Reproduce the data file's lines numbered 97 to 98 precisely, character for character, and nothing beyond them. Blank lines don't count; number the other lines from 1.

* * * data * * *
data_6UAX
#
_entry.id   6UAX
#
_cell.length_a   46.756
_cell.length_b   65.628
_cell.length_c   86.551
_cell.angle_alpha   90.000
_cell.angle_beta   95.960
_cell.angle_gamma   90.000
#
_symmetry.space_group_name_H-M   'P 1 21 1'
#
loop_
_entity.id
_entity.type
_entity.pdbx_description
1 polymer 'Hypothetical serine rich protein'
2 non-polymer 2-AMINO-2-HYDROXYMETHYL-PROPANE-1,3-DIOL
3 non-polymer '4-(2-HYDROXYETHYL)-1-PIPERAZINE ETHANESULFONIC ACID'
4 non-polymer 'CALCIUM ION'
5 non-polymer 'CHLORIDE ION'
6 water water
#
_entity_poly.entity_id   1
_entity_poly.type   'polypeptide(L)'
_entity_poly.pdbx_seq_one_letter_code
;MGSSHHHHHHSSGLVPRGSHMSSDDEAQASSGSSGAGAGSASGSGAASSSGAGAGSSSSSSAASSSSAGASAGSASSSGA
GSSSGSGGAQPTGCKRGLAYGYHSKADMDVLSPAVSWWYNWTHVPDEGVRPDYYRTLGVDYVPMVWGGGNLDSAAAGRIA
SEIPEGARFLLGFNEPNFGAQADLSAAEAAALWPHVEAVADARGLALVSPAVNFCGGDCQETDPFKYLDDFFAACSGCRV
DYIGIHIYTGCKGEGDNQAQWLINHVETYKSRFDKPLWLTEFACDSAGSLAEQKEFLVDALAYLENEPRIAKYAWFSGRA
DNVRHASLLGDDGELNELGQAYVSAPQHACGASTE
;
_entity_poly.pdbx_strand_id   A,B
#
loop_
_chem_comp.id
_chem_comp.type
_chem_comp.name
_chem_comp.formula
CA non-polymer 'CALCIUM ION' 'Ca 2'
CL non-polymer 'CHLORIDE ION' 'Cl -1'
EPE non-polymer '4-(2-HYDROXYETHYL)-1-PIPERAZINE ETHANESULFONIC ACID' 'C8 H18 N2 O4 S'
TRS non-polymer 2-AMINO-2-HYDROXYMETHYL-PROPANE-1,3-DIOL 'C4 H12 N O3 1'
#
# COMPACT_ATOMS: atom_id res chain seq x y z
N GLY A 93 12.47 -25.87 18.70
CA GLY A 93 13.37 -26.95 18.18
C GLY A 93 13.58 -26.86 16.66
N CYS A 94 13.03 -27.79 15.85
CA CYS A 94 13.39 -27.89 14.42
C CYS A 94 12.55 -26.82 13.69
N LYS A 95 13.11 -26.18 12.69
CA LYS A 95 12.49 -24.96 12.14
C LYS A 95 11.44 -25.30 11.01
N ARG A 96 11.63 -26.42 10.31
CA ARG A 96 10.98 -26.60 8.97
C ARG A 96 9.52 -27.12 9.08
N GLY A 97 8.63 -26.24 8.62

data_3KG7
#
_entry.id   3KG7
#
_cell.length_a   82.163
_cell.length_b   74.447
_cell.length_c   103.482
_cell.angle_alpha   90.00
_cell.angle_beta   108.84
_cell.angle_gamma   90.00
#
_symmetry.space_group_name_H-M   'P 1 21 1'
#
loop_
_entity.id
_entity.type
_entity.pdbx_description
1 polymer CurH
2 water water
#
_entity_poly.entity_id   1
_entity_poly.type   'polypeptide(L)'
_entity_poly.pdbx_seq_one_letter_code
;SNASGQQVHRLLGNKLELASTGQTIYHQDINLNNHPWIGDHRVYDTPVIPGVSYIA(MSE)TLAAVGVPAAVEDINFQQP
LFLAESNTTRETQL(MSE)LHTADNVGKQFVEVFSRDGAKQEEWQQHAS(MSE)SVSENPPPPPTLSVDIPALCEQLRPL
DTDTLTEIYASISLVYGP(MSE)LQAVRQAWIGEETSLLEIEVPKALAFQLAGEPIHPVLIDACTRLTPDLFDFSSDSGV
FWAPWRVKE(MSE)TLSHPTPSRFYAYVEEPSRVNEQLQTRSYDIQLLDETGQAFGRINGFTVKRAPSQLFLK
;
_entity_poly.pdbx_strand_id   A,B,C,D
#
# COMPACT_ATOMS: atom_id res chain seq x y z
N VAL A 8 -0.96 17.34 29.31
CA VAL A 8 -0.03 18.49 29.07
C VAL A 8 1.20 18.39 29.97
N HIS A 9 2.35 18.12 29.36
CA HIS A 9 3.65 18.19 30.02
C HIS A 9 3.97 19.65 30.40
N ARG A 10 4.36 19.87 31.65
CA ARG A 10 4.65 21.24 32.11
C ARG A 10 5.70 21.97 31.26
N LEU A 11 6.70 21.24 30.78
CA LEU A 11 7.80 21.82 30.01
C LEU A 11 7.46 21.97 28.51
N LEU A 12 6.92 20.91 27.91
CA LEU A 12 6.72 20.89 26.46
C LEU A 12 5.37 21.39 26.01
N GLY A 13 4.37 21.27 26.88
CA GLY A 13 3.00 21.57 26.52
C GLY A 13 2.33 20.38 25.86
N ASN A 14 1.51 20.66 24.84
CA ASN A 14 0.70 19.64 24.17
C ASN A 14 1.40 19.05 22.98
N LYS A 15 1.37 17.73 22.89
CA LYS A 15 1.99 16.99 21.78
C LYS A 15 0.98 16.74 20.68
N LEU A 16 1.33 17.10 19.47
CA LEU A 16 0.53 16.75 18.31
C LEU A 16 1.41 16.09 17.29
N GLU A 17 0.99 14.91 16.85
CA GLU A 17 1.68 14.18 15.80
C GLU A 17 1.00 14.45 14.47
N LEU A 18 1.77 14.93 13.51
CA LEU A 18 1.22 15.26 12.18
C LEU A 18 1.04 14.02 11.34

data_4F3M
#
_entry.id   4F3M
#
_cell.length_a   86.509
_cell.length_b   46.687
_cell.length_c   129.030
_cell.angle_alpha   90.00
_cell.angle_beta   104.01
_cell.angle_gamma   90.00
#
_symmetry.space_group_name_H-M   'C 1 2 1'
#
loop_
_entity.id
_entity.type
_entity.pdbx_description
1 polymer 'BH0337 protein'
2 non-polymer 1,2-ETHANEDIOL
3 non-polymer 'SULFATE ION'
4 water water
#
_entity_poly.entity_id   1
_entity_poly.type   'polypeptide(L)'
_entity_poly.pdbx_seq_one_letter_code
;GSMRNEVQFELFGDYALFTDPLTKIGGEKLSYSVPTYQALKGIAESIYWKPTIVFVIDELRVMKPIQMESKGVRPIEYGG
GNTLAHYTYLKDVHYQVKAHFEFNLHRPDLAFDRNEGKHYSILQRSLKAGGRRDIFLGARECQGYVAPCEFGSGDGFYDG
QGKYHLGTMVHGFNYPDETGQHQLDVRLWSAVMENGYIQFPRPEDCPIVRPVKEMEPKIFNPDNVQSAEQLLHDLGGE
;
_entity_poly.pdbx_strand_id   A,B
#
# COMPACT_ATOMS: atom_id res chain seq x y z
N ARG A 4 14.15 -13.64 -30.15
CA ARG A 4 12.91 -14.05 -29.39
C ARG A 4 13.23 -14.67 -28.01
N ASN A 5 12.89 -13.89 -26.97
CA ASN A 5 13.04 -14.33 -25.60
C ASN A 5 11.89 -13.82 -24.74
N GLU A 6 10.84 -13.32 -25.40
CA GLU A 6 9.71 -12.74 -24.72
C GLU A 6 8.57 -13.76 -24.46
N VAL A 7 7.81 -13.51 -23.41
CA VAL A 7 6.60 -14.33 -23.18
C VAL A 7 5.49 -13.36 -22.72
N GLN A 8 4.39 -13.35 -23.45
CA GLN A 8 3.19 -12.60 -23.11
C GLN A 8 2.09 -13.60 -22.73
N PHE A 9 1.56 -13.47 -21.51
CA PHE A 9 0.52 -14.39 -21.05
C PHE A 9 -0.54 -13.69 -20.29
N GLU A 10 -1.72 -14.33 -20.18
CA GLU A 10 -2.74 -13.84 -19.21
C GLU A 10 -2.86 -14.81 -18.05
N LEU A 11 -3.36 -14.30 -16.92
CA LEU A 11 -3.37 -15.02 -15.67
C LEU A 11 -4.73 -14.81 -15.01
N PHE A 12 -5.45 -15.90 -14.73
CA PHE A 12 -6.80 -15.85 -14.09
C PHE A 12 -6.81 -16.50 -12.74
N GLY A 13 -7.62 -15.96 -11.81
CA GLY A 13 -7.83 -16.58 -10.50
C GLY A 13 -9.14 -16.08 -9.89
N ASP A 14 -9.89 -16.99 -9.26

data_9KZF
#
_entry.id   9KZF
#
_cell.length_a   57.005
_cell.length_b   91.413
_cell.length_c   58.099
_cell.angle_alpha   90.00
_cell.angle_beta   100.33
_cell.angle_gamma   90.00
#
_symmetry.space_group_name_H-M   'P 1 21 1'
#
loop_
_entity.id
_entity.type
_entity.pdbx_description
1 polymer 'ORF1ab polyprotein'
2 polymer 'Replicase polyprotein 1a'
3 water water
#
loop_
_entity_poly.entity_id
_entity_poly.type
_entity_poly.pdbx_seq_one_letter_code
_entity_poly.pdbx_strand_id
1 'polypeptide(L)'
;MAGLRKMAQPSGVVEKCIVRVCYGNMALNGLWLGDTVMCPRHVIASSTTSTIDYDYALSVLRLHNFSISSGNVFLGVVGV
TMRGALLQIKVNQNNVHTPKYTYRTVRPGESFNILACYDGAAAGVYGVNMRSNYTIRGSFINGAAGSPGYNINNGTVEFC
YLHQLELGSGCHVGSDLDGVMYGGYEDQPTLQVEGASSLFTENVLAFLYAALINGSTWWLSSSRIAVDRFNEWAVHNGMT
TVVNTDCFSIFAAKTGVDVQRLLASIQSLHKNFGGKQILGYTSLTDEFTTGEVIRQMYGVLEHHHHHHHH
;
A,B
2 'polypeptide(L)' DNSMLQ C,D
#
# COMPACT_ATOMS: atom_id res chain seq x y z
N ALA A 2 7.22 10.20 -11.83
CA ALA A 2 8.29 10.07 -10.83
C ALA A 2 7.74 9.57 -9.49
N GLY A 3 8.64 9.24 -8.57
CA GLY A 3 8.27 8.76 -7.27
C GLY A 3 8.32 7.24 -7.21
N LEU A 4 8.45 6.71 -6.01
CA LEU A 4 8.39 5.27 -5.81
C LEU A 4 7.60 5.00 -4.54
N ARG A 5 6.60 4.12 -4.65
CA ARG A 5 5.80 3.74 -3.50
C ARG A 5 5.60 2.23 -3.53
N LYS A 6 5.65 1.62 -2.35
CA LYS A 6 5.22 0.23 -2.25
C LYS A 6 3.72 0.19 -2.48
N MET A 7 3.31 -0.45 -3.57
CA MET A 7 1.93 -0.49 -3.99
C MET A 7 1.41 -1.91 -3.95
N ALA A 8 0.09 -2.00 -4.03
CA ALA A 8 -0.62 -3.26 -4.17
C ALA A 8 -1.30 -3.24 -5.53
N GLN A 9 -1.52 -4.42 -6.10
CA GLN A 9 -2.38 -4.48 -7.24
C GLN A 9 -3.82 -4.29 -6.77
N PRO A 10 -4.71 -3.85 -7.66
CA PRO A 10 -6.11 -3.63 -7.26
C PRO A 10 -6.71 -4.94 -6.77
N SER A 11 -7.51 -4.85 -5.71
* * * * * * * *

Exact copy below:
N ARG A 10 4.36 19.87 31.65
CA ARG A 10 4.65 21.24 32.11